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Reference number

SM volume 66/89


[16] Design for side elevation


Elevation of the End Front (No image available)


to a scale of 1/7 inch to 1 foot


as above and Earl Poulett

Signed and dated

  • Lincolns Inn Fields May 1797

Medium and dimensions

Pen and black, raw umber, blue and green washes, shaded with quadruple-ruled and black and Naples yellow washed border on laid paper(495 x 702) bound into volume 66/89


Thomas Jeans (c.1775-1866), pupil August 1792-25 August 1797. The inscriptions are in his hand, however the Soane office Day Book for May 1797 records drawings for Hinton St George being made by 'Jeans / Seward / Good'. That is: Henry Hake Seward (1777-1848), pupil and assistant May 1794 - September 1808; Henry Joseph Good (1775-1857), pupil January 1795-January 1799. Seven drawings (six on Imperial-sized sheets and one on double Elephant) were taken to Lord Poulett's house in Stratford Place, London on 26 May 1797.


The elevation of the west wall relates to plans [11], [12] and [14] and its principal element is the Loggia in antis which replaces the octagon with its Beer cellar, Hall and Chamber. The same Composite order of the Loggia is found on the alternative front elevations [13] and [15]. Either side of the Loggia (which gave on to the Saloon) are pairs of windows (some of them blank) to the basement, ground floor amd first floor. Above the Loggia is a continuous pedestal ornamented with antefixa, acroteria, festoons and fluted or incised dwarf pilasters. To the left of the proposed new work is the crenellated wall of the Library (see plan [11]). The 'cobbling' that that is shown between the dressed stone is actually stone cut and modelled so as to resemble cobble stones. That treatment appears on earlier parts of the building.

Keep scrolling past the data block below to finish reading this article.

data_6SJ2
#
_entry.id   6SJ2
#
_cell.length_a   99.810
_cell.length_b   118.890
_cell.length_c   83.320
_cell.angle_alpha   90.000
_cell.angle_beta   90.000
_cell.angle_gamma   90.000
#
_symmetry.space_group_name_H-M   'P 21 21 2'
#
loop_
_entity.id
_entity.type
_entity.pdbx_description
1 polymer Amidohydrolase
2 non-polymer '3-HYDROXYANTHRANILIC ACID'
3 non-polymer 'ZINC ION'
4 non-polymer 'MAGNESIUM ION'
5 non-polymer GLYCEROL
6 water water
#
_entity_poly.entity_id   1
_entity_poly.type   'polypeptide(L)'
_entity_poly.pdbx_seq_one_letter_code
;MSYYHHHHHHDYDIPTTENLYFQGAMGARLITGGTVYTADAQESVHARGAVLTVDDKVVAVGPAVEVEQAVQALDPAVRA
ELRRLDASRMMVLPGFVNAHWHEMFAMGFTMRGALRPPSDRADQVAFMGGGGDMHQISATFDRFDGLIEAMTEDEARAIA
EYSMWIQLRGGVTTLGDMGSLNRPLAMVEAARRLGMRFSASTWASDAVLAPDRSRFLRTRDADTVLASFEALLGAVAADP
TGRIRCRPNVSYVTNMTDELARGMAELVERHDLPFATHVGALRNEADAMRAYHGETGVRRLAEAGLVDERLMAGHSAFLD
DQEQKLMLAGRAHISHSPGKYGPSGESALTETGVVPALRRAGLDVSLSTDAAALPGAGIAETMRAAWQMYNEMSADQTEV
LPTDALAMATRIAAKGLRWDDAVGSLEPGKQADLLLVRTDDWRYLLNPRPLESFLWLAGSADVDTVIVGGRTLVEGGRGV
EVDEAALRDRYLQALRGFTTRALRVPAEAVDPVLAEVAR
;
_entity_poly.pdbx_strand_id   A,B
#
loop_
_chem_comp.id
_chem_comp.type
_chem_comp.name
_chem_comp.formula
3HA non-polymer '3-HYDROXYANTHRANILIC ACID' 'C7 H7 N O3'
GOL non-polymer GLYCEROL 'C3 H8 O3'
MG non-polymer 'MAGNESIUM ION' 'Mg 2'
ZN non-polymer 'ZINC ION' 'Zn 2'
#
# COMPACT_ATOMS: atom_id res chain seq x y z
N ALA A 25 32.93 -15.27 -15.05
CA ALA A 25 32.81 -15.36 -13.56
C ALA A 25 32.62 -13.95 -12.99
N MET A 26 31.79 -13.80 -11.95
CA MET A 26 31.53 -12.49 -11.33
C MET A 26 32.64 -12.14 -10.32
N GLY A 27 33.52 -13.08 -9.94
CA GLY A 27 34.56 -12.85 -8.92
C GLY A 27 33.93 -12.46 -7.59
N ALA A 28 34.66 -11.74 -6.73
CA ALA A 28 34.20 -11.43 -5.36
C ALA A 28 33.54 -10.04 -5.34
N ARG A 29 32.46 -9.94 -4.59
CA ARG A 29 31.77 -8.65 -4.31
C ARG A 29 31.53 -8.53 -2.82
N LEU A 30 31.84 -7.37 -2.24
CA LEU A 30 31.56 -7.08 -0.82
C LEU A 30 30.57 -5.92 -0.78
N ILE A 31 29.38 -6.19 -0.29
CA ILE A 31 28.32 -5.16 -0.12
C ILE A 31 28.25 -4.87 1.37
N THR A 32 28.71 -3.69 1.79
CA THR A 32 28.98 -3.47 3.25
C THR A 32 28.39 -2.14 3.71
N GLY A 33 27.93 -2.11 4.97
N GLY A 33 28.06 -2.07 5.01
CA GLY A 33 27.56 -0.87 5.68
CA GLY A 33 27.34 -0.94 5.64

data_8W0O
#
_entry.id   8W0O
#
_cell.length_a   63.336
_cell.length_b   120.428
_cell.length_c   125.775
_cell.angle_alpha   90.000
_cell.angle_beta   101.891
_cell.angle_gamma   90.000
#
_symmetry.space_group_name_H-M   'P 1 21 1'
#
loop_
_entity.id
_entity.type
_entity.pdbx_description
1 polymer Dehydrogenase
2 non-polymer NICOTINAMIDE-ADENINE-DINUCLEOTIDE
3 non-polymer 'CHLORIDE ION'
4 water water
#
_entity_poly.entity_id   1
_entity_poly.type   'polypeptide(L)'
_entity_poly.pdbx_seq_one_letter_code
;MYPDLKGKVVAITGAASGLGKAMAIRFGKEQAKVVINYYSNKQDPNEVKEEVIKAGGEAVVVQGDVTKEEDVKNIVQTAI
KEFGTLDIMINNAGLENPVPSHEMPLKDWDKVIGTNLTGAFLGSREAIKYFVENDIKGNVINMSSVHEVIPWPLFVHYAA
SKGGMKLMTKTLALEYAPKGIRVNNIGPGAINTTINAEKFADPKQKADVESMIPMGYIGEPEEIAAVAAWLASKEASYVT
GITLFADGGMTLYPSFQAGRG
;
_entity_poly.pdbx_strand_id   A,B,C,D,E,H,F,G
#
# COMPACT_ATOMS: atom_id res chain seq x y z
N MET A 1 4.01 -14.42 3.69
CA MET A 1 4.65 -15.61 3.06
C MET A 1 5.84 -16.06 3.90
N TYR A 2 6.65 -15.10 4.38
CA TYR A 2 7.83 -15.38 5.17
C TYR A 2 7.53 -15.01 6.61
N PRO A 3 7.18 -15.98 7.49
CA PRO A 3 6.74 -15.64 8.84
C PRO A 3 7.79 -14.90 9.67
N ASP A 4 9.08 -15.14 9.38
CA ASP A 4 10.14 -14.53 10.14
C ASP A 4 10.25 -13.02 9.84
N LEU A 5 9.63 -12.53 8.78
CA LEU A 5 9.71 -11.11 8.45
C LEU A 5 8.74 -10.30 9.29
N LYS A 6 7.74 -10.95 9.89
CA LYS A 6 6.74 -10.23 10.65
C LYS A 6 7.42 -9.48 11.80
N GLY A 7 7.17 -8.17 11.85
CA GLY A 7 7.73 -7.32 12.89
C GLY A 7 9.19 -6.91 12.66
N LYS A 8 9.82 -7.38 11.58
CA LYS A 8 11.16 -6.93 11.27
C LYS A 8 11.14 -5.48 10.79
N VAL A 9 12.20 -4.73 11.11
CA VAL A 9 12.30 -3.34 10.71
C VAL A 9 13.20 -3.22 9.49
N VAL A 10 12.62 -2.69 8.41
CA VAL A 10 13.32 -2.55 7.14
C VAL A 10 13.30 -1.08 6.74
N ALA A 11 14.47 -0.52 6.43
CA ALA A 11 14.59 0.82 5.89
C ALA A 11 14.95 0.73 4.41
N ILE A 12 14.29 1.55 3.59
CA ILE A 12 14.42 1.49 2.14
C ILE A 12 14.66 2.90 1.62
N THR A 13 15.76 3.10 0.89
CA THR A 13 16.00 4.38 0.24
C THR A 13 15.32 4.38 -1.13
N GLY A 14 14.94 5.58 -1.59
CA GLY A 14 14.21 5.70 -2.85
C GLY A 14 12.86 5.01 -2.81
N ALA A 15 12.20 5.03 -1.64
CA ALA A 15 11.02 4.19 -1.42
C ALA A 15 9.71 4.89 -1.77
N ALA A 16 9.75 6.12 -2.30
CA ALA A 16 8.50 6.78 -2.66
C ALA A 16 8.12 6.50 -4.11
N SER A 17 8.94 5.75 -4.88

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Sir John Soane's collection includes some 30,000 architectural, design and topographical drawings which is a very important resource for scholars worldwide. His was the first architect’s collection to attempt to preserve the best in design for the architectural profession in the future, and it did so by assembling as exemplars surviving drawings by great Renaissance masters and by the leading architects in Britain in the 17th and 18th centuries and his near contemporaries such as Sir William Chambers, Robert Adam and George Dance the Younger. These drawings sit side by side with 9,000 drawings in Soane’s own hand or those of the pupils in his office, covering his early work as a student, his time in Italy and the drawings produced in the course of his architectural practice from 1780 until the 1830s.

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